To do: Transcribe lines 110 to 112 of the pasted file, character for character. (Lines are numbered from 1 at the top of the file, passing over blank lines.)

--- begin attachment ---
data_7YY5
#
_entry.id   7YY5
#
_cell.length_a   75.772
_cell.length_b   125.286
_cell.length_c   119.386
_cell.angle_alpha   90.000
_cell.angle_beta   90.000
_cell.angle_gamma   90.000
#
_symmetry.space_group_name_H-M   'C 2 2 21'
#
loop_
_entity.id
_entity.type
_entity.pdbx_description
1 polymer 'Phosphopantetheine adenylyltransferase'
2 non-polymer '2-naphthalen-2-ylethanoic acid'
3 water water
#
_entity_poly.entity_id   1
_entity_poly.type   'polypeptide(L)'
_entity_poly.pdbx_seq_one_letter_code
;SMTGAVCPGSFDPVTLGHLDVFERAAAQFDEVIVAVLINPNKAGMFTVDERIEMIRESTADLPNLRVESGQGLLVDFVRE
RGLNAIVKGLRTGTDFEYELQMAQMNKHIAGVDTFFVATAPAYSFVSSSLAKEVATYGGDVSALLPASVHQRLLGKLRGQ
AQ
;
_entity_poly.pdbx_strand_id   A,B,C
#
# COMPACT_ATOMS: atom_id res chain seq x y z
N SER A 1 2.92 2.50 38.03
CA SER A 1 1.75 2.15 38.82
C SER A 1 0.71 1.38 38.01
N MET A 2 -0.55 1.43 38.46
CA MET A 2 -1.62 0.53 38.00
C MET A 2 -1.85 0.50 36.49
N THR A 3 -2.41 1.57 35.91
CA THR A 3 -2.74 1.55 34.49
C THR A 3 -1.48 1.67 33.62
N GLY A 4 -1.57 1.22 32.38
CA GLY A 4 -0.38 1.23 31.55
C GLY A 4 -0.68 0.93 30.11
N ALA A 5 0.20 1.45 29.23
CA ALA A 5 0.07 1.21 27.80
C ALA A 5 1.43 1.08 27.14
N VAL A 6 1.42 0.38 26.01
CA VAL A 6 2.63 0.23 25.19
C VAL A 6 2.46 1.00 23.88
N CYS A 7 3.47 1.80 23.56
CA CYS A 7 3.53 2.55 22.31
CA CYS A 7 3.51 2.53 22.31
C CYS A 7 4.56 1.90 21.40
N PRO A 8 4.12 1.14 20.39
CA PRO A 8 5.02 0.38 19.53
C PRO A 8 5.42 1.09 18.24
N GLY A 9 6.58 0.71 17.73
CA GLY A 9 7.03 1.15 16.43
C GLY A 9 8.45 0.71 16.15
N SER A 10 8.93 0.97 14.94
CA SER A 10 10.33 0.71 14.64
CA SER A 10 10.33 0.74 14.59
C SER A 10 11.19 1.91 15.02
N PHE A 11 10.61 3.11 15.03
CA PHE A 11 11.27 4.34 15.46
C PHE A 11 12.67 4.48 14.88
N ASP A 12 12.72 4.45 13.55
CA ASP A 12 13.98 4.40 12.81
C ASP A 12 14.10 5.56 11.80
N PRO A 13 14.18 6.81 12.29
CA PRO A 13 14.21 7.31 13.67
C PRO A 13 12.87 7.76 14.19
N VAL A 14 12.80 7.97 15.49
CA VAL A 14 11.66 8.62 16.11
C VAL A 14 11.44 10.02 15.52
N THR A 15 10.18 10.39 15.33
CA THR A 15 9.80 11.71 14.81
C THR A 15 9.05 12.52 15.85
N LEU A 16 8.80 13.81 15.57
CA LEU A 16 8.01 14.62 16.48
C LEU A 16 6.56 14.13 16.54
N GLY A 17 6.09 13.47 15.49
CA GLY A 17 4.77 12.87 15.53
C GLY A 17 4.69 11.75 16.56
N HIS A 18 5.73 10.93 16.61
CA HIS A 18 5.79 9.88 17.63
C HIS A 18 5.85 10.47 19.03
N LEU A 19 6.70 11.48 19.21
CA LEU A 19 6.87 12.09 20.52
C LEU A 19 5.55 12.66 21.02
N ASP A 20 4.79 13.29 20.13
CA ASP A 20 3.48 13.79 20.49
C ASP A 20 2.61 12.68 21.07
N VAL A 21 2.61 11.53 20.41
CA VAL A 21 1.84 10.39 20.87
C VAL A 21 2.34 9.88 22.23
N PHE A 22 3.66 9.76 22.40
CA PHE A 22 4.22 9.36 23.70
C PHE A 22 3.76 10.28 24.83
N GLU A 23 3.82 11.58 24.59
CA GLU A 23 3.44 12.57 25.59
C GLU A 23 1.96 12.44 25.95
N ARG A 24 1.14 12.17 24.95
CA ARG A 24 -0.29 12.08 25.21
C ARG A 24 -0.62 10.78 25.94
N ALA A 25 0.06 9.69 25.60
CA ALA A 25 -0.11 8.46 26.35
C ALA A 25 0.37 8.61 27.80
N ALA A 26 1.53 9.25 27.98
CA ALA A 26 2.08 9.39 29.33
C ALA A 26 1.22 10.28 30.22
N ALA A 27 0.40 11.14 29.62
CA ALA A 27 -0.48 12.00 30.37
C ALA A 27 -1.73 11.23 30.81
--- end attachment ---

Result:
CA ALA A 26 2.08 9.39 29.33
C ALA A 26 1.22 10.28 30.22
N ALA A 27 0.40 11.14 29.62